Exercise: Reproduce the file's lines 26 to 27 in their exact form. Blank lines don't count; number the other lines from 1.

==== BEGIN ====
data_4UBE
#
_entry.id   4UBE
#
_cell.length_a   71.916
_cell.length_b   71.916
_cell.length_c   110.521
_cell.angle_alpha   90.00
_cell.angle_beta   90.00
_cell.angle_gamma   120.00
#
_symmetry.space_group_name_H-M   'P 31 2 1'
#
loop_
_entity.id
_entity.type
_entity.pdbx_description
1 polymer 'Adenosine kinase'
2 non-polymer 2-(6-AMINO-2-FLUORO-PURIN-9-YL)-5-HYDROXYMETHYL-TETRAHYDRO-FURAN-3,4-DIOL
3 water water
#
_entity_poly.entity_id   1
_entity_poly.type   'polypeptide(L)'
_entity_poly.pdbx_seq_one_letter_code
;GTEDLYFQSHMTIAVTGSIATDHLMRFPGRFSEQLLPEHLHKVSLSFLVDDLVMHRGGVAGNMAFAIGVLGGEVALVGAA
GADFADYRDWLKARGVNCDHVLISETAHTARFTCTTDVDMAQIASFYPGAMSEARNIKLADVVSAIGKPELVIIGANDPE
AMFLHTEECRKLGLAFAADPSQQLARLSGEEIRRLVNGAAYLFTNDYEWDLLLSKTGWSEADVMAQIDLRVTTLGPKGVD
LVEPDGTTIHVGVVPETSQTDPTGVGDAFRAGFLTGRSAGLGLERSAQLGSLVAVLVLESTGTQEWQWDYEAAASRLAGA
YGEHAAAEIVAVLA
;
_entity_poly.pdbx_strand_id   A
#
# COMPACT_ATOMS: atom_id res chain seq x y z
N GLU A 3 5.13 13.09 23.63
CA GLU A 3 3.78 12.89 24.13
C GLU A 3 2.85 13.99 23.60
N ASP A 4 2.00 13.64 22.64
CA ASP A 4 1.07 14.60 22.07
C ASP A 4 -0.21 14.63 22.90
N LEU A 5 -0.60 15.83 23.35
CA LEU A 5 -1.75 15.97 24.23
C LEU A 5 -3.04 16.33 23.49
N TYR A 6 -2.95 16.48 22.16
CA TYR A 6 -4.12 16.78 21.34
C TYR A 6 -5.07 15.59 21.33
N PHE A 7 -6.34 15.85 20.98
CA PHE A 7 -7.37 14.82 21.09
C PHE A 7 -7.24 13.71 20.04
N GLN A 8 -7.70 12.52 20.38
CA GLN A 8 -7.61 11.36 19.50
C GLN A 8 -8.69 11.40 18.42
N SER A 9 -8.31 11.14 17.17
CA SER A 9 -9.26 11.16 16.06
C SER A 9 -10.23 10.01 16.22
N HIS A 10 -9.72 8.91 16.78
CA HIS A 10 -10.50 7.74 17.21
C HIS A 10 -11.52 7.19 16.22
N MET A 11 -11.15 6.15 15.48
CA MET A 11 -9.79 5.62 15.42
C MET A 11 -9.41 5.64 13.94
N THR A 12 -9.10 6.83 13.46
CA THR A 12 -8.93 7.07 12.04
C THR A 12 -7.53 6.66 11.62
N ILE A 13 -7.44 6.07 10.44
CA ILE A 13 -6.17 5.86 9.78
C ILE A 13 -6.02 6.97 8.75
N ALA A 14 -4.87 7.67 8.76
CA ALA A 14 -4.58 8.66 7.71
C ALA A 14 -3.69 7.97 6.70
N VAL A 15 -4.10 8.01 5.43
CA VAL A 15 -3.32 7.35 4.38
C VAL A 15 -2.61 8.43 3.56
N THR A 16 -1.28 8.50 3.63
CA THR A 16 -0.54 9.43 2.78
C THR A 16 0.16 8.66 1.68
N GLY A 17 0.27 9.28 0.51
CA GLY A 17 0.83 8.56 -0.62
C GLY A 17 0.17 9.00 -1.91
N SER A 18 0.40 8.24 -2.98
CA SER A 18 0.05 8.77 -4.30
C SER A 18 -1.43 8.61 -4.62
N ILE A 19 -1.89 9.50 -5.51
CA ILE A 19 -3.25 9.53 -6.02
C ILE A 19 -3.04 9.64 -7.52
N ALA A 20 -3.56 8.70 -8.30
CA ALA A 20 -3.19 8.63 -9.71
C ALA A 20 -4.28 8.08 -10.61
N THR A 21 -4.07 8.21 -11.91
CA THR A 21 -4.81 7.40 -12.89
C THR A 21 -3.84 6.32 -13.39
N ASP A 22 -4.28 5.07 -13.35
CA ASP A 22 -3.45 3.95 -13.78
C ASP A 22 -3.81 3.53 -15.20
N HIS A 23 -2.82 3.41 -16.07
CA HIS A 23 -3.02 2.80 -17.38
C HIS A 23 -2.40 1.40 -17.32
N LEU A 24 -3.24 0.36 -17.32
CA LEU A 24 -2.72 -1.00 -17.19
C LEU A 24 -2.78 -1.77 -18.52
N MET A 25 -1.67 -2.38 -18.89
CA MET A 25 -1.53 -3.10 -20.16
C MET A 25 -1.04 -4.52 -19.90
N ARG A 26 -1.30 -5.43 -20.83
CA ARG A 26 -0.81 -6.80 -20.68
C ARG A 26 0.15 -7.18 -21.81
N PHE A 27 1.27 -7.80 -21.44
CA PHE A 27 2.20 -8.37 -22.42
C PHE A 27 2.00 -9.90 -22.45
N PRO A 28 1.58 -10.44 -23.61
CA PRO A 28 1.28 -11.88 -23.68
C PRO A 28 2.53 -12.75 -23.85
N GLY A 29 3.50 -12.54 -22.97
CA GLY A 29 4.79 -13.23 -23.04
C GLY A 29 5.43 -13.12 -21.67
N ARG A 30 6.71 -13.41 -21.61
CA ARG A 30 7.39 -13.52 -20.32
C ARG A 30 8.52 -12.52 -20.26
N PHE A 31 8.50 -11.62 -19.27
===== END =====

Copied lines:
GADFADYRDWLKARGVNCDHVLISETAHTARFTCTTDVDMAQIASFYPGAMSEARNIKLADVVSAIGKPELVIIGANDPE
AMFLHTEECRKLGLAFAADPSQQLARLSGEEIRRLVNGAAYLFTNDYEWDLLLSKTGWSEADVMAQIDLRVTTLGPKGVD